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Justice Major Harding honored for a lifetime of achievement

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Major and Jane Harding

Retired Supreme Court Justice Major B. Harding, with his wife Jane by his side, received Susan Rosenblatt Lifetime Achievement Award  from the Florida Supreme Court Historical Society in recognition of his highly distinguished judicial career, many years of extraordinary contributions to Florida’s legal system, and lifelong devotion to improving the lives of others. Former Supreme Court Marshal Wilson Barnes once said of Harding, “Around the court, among my colleagues, we like to consider Justice Harding as a man of the people.” From judges to janitors, Barnes said, “He related to us all. He was not taken up with the power or the importance of his position.”

Major and Jane Harding

Justice Major and Jane Harding share a moment after receiving his FSCHS Lifetime Achievement Award. The Harding were married while the justice was in law school at Wake Forest.

In accepting a lifetime achievement award from the Florida Supreme Court Historical Society with his wife Jane by his side, retired Justice Major B. Harding said “her love, her care, her support, her encouragement, and her wisdom, in my judgment, are equally attributable to my receiving this award.”

Harding received the Susan Rosenblatt Lifetime Achievement Award in recognition of his highly distinguished judicial career, many years of extraordinary contributions to Florida’s legal system, and lifelong devotion to improving the lives of others.

Awarded by unanimous consent of the FSCHS Board of Trustees and presented during the annual dinner April 7, Justice Harding received the newly renamed award immediately after Susan Rosenblatt’s family received the inaugural award (see story here). They were the only two honorees this year. Harding and his wife Jane have been active members of the society’s board for more than 25 years and he has served on the executive committee.

“He once said in Jacksonville before he went on the Supreme Court we have discipline courses, we have civility classes, we have professionalism schools, but if you mother didn’t teach you right, I’m not exactly sure what we are supposed to do,” master of ceremonies Hank Coxe said in introducing Harding. “And he meant that because that was Major Harding. That is what he believed and that was what he experienced.”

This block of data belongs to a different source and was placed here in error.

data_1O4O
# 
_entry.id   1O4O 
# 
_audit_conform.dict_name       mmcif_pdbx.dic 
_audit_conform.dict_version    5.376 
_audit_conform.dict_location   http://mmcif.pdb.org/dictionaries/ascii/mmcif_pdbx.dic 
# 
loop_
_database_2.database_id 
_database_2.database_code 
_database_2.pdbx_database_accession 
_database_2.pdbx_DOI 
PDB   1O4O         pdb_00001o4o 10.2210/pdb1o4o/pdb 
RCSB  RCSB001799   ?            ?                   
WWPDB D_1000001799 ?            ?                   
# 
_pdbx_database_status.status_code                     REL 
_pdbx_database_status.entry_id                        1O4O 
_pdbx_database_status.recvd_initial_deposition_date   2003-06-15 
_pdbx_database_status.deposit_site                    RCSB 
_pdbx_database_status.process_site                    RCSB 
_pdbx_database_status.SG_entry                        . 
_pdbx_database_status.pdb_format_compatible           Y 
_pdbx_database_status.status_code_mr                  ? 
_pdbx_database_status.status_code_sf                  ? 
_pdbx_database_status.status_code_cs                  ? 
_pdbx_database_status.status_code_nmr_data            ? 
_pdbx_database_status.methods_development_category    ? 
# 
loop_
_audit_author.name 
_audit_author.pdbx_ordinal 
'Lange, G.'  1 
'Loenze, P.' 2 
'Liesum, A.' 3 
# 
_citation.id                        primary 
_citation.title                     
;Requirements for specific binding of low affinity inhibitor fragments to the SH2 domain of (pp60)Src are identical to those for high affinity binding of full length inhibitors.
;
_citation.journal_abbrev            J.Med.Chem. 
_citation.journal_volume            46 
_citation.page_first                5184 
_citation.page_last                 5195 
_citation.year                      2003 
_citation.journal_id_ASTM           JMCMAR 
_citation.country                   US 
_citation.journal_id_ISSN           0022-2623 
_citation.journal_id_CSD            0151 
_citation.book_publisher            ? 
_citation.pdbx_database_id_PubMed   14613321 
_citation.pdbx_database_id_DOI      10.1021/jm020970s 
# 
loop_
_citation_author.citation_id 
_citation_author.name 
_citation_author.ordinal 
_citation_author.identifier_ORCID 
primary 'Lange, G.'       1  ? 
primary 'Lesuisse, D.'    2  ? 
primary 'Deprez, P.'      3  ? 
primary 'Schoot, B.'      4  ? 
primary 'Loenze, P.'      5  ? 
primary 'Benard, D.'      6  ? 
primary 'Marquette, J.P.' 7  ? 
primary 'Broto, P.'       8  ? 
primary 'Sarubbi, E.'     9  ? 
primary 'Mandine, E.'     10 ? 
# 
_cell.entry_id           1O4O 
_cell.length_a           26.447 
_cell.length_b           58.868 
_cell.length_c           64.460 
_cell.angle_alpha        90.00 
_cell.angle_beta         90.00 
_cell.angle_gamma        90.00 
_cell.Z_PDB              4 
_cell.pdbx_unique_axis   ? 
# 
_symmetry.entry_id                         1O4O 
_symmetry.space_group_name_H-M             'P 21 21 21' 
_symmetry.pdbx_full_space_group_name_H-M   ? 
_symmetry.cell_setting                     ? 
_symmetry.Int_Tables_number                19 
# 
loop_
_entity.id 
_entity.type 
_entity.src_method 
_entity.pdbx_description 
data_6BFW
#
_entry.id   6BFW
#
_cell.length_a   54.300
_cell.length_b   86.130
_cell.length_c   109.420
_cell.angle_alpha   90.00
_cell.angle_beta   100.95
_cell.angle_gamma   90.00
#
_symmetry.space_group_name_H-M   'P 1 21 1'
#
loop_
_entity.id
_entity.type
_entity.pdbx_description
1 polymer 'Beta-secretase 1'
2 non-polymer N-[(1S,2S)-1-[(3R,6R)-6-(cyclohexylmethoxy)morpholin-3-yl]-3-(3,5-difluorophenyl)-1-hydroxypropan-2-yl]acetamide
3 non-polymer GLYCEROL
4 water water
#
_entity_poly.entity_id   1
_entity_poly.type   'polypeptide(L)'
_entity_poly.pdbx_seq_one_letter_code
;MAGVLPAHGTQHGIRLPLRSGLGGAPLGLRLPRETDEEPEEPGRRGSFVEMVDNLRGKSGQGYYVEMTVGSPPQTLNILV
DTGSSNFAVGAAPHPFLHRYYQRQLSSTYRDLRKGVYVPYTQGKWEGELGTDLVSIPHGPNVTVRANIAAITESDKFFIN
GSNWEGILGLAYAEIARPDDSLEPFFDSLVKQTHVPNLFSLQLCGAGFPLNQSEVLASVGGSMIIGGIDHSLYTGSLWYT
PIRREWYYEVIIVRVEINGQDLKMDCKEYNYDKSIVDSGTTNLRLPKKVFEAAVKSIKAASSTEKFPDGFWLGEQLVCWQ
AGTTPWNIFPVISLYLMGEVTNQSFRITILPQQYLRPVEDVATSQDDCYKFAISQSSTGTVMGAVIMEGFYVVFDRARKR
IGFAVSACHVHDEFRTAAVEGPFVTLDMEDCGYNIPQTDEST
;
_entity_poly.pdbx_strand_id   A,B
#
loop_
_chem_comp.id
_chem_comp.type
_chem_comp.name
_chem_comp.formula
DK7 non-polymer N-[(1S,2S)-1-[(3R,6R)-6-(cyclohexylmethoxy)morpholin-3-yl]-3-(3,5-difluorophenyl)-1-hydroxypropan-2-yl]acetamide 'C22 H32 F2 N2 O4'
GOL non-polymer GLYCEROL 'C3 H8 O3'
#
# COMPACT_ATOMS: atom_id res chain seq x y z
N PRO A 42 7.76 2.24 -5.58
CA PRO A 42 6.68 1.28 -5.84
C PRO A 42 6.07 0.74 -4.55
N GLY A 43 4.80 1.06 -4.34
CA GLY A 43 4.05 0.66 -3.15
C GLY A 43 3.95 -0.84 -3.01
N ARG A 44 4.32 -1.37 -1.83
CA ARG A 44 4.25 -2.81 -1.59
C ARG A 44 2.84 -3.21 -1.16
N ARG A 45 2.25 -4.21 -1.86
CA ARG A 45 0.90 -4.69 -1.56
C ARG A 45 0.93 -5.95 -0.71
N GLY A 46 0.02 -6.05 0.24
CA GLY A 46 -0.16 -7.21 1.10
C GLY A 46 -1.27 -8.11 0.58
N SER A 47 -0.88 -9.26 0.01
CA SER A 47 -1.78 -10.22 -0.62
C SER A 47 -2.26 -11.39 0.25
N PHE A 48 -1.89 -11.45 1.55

Former Supreme Court Marshal Wilson Barnes once said of Harding, “Around the court, among my colleagues, we like to consider Justice Harding as a man of the people.”

From judges to janitors, Barnes said, “He related to us all. He was not taken up with the power or the importance of his position.”

A native of Charlotte, North Carolina, Harding received both his undergraduate and law degrees from Wake Forest University, where he also met Jane, his future wife. He was admitted to the North Carolina Bar the year he graduated, 1959, and he became a Florida Bar member one year later.

The Harding family then picked up and moved to Ft. Gordon, Georgia, where Harding spent part of his Army tour as assistant staff judge advocate from 1960-62, before finally settling in Jacksonville.

After two years as assistant county solicitor in Duval County (1962-63), Harding went into private practice.

Harding’s initial ascent to the bench has been told and retold: In 1968, he drove to Jacksonville’s airport to meet then-Gov. Claude Kirk, who suggested the gubernatorial entourage ride into town in Harding’s car.

“I was a young father on a budget,” Harding recalled in 2002 shortly after announcing his intention to retire from the court. “And my car was a Volkswagen Beetle that could barely fit two adults comfortably.”

The solution? Harding and Kirk chatted comfortably in a Florida Highway Patrol car, while a staff member followed in the famed beetle.

Not only a memorable meeting, but a productive one, as well. Kirk appointed Harding to the juvenile bench mere days later. In 1976, Harding was elected chief judge of the circuit and soon became the first dean of the Judicial College. In 1991, he was appointed by then-Gov. Lawton Chiles to the Supreme Court.

During his tenure on the court, Harding and his fellow justices dealt with such high-profile issues as the election recount and the death penalty, and during Harding’s two-year stint as chief justice from 1998 to 2000, he oversaw initiatives to improve diversity, increase public access, and boost public confidence in the courts.

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